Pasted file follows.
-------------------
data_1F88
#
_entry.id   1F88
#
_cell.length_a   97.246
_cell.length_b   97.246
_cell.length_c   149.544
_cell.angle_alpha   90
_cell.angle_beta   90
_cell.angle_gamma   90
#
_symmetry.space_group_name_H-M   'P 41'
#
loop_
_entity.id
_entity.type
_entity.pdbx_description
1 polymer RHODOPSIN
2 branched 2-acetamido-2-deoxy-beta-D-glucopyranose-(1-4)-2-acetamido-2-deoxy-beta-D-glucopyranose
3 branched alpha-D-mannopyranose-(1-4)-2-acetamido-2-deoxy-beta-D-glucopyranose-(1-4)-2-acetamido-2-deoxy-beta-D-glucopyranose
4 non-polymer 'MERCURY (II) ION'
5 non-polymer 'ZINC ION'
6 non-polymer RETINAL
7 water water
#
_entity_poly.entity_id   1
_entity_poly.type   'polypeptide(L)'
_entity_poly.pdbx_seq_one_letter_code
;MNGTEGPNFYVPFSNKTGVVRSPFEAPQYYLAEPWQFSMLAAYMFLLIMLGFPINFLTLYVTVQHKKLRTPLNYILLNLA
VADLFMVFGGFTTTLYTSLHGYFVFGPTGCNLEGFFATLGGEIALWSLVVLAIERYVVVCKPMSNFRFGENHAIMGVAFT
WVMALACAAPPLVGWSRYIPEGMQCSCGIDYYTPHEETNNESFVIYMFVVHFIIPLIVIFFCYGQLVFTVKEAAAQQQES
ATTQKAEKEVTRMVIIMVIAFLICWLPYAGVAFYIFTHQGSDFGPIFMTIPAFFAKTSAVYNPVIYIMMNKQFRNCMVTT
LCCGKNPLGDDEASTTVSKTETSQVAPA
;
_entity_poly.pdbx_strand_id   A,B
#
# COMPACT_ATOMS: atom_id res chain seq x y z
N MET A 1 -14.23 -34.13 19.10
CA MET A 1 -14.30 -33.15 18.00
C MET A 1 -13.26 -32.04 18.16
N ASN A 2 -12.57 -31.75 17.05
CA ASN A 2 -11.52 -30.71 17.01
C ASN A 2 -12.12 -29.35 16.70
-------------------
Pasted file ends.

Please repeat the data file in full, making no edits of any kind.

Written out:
data_1F88
#
_entry.id   1F88
#
_cell.length_a   97.246
_cell.length_b   97.246
_cell.length_c   149.544
_cell.angle_alpha   90
_cell.angle_beta   90
_cell.angle_gamma   90
#
_symmetry.space_group_name_H-M   'P 41'
#
loop_
_entity.id
_entity.type
_entity.pdbx_description
1 polymer RHODOPSIN
2 branched 2-acetamido-2-deoxy-beta-D-glucopyranose-(1-4)-2-acetamido-2-deoxy-beta-D-glucopyranose
3 branched alpha-D-mannopyranose-(1-4)-2-acetamido-2-deoxy-beta-D-glucopyranose-(1-4)-2-acetamido-2-deoxy-beta-D-glucopyranose
4 non-polymer 'MERCURY (II) ION'
5 non-polymer 'ZINC ION'
6 non-polymer RETINAL
7 water water
#
_entity_poly.entity_id   1
_entity_poly.type   'polypeptide(L)'
_entity_poly.pdbx_seq_one_letter_code
;MNGTEGPNFYVPFSNKTGVVRSPFEAPQYYLAEPWQFSMLAAYMFLLIMLGFPINFLTLYVTVQHKKLRTPLNYILLNLA
VADLFMVFGGFTTTLYTSLHGYFVFGPTGCNLEGFFATLGGEIALWSLVVLAIERYVVVCKPMSNFRFGENHAIMGVAFT
WVMALACAAPPLVGWSRYIPEGMQCSCGIDYYTPHEETNNESFVIYMFVVHFIIPLIVIFFCYGQLVFTVKEAAAQQQES
ATTQKAEKEVTRMVIIMVIAFLICWLPYAGVAFYIFTHQGSDFGPIFMTIPAFFAKTSAVYNPVIYIMMNKQFRNCMVTT
LCCGKNPLGDDEASTTVSKTETSQVAPA
;
_entity_poly.pdbx_strand_id   A,B
#
# COMPACT_ATOMS: atom_id res chain seq x y z
N MET A 1 -14.23 -34.13 19.10
CA MET A 1 -14.30 -33.15 18.00
C MET A 1 -13.26 -32.04 18.16
N ASN A 2 -12.57 -31.75 17.05
CA ASN A 2 -11.52 -30.71 17.01
C ASN A 2 -12.12 -29.35 16.70